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English Dictionary: seed by the DICT Development Group
3 results for seed
From WordNet (r) 3.0 (2006) [wn]:
  1. a small hard fruit
  2. a mature fertilized plant ovule consisting of an embryo and its food source and having a protective coat or testa
  3. one of the outstanding players in a tournament
    Synonym(s): seeded player, seed
  4. anything that provides inspiration for later work
    Synonym(s): source, seed, germ
  5. the thick white fluid containing spermatozoa that is ejaculated by the male genital tract
    Synonym(s): semen, seed, seminal fluid, ejaculate, cum, come
  1. go to seed; shed seeds; "The dandelions went to seed"
  2. help (an enterprise) in its early stages of development by providing seed money
  3. bear seeds
  4. place (seeds) in or on the ground for future growth; "She sowed sunflower seeds"
    Synonym(s): sow, seed
  5. distribute (players or teams) so that outstanding teams or players will not meet in the early rounds
  6. sprinkle with silver iodide particles to disperse and cause rain; "seed clouds"
  7. inoculate with microorganisms
  8. remove the seeds from; "seed grapes"
From Webster's Revised Unabridged Dictionary (1913) [web1913]:
   Seed \Seed\, n.; pl. {Seed} or {Seeds}. [OE. seed, sed, AS.
      s[?]d, fr. s[be]wan to sow; akin to D. zaad seed, G. saat,
      Icel. s[be][?], s[?][?]i, Goth. manas[?]ps seed of men.
      world. See {Sow} to scatter seed, and cf. {Colza}.]
      1. (Bot.)
            (a) A ripened ovule, consisting of an embryo with one or
                  more integuments, or coverings; as, an apple seed; a
                  currant seed. By germination it produces a new plant.
            (b) Any small seedlike fruit, though it may consist of a
                  pericarp, or even a calyx, as well as the seed proper;
                  as, parsnip seed; thistle seed.
                           And God said, Let the earth bring forth grass,
                           the herb yielding seed, and the fruit tree
                           yielding fruit after his kind, whose seed is in
                           itself.                                       --Gen. i. 11.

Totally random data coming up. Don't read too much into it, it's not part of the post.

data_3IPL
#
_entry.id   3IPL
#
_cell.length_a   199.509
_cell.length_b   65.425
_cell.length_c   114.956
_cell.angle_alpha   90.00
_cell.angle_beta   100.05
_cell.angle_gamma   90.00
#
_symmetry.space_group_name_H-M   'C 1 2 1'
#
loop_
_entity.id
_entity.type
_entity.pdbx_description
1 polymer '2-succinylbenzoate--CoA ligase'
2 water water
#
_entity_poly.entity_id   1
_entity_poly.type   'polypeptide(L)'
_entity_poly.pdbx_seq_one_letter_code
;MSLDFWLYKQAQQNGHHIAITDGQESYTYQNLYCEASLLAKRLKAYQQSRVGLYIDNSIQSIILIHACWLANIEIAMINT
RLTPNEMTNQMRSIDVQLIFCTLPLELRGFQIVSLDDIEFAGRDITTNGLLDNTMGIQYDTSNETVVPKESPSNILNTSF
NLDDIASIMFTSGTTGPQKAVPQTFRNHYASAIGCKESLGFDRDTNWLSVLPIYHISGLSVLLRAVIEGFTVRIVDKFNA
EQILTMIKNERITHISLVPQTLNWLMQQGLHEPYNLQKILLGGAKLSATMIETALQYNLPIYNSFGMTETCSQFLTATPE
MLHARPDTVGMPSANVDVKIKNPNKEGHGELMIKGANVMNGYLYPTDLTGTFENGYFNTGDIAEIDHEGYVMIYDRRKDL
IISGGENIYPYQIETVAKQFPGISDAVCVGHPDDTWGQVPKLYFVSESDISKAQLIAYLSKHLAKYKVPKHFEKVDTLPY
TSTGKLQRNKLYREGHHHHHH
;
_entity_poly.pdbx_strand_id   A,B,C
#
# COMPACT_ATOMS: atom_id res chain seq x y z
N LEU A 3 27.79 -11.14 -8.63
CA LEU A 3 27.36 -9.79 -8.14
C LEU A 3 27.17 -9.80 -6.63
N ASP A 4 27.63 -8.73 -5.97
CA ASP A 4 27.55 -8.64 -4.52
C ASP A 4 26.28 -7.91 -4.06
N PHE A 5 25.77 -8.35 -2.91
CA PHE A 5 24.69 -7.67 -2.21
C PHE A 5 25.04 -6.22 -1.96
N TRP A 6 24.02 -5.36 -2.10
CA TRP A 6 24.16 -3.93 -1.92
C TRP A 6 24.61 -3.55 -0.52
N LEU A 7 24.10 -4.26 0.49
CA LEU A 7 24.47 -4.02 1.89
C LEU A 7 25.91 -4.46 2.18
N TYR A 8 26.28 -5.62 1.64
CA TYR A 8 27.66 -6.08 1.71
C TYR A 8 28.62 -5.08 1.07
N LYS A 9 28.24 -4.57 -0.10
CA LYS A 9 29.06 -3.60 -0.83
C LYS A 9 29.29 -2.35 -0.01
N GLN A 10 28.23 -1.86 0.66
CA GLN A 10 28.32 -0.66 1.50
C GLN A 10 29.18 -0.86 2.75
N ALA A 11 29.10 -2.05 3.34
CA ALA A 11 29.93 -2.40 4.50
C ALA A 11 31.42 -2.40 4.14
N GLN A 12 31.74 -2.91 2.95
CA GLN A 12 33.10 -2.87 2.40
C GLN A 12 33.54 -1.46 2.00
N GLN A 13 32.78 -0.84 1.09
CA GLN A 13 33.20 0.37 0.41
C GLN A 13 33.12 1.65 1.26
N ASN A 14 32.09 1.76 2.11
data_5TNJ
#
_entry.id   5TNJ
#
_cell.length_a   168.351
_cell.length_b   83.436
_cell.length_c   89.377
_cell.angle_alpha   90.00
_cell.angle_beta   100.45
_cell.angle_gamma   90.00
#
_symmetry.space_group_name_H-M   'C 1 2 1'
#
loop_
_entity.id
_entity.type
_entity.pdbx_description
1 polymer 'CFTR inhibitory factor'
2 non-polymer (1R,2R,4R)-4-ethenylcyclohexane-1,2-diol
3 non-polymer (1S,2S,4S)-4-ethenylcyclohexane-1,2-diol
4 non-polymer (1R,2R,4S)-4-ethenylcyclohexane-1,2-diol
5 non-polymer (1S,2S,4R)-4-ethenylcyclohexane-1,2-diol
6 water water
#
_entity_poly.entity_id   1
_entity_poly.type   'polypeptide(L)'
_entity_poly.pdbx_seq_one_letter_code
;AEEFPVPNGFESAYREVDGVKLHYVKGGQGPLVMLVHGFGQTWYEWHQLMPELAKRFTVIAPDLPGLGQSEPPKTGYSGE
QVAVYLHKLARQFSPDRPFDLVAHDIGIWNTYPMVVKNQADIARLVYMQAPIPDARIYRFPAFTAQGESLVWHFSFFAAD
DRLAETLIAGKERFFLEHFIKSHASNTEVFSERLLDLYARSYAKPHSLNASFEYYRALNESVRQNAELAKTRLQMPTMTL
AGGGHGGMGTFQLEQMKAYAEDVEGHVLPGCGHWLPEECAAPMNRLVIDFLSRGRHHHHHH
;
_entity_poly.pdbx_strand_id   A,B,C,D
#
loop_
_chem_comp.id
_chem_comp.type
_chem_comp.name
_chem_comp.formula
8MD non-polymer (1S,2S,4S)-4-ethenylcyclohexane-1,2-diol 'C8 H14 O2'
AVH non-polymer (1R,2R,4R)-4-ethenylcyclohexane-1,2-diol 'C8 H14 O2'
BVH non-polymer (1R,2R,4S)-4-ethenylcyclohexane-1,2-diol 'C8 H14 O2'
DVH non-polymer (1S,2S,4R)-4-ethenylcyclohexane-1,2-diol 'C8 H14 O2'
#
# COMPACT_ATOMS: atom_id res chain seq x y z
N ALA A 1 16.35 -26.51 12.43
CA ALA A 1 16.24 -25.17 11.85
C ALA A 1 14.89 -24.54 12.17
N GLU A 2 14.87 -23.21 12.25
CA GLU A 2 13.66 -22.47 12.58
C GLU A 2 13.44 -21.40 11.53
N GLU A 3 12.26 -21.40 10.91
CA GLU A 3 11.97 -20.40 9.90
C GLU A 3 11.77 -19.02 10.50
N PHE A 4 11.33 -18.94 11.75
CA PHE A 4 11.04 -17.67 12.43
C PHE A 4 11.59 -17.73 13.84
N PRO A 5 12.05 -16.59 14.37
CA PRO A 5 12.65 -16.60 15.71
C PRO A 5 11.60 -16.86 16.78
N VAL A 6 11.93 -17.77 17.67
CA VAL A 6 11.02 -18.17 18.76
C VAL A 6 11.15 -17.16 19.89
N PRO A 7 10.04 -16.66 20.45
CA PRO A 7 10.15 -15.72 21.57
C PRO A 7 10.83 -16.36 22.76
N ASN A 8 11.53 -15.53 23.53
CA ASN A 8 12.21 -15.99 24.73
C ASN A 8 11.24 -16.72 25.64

Note: The seed proper has an outer and an inner coat, and
               within these the kernel or nucleus. The kernel is
               either the embryo alone, or the embryo inclosed in the
               albumen, which is the material for the nourishment of
               the developing embryo. The scar on a seed, left where
               the stem parted from it, is called the hilum, and the
               closed orifice of the ovule, the micropyle.
      2. (Physiol.) The generative fluid of the male; semen; sperm;
            -- not used in the plural.
      3. That from which anything springs; first principle;
            original; source; as, the seeds of virtue or vice.
      4. The principle of production.
                     Praise of great acts he scatters as a seed, Which
                     may the like in coming ages breed.      --Waller.
      5. Progeny; offspring; children; descendants; as, the seed of
            Abraham; the seed of David.
      Note: In this sense the word is applied to one person, or to
               any number collectively, and admits of the plural form,
               though rarely used in the plural.
      6. Race; generation; birth.
                     Of mortal seed they were not held.      --Waller.
      {Seed bag} (Artesian well), a packing to prevent percolation
            of water down the bore hole. It consists of a bag
            encircling the tubing and filled with flax seed, which
            swells when wet and fills the space between the tubing and
            the sides of the hole.
      {Seed bud} (Bot.), the germ or rudiment of the plant in the
            embryo state; the ovule.
      {Seed coat} (Bot.), the covering of a seed.
      {Seed corn}, [or] {Seed grain} (Bot.), corn or grain for
      {Seed down} (Bot.), the soft hairs on certain seeds, as
            cotton seed.
      {Seed drill}. See 6th {Drill}, 2
            (a) .
      {Seed eater} (Zo[94]l.), any finch of the genera
            {Sporophila}, and {Crithagra}. They feed mainly on seeds.
      {Seed gall} (Zo[94]l.), any gall which resembles a seed,
            formed, on the leaves of various plants, usually by some
            species of Phylloxera.
      {Seed leaf} (Bot.), a cotyledon.
      {Seed lobe} (Bot.), a cotyledon; a seed leaf.
      {Seed oil}, oil expressed from the seeds of plants.
      {Seed oyster}, a young oyster, especially when of a size
            suitable for transplantation to a new locality.
      {Seed pearl}, a small pearl of little value.
      {Seed plat}, [or] {Seed plot}, the ground on which seeds are
            sown, to produce plants for transplanting; a nursery.
      {Seed stalk} (Bot.), the stalk of an ovule or seed; a
      {Seed tick} (Zo[94]l.), one of several species of ticks
            resembling seeds in form and color.
      {Seed vessel} (Bot.), that part of a plant which contains the
            seeds; a pericarp.
      {Seed weevil} (Zo[94]l.), any one of numerous small weevels,
            especially those of the genus {Apion}, which live in the
            seeds of various plants.
      {Seed wool}, cotton wool not yet cleansed of its seeds.
            [Southern U.S.]

From Webster's Revised Unabridged Dictionary (1913) [web1913]:
   Seed \Seed\, v. t. [imp. & p. p. {Seeded}; p. pr. & vb. n.
      1. To sprinkle with seed; to plant seeds in; to sow; as, to
            seed a field.
      2. To cover thinly with something scattered; to ornament with
            seedlike decorations.
                     A sable mantle seeded with waking eyes. --B. Jonson.
      {To seed down}, to sow with grass seed.
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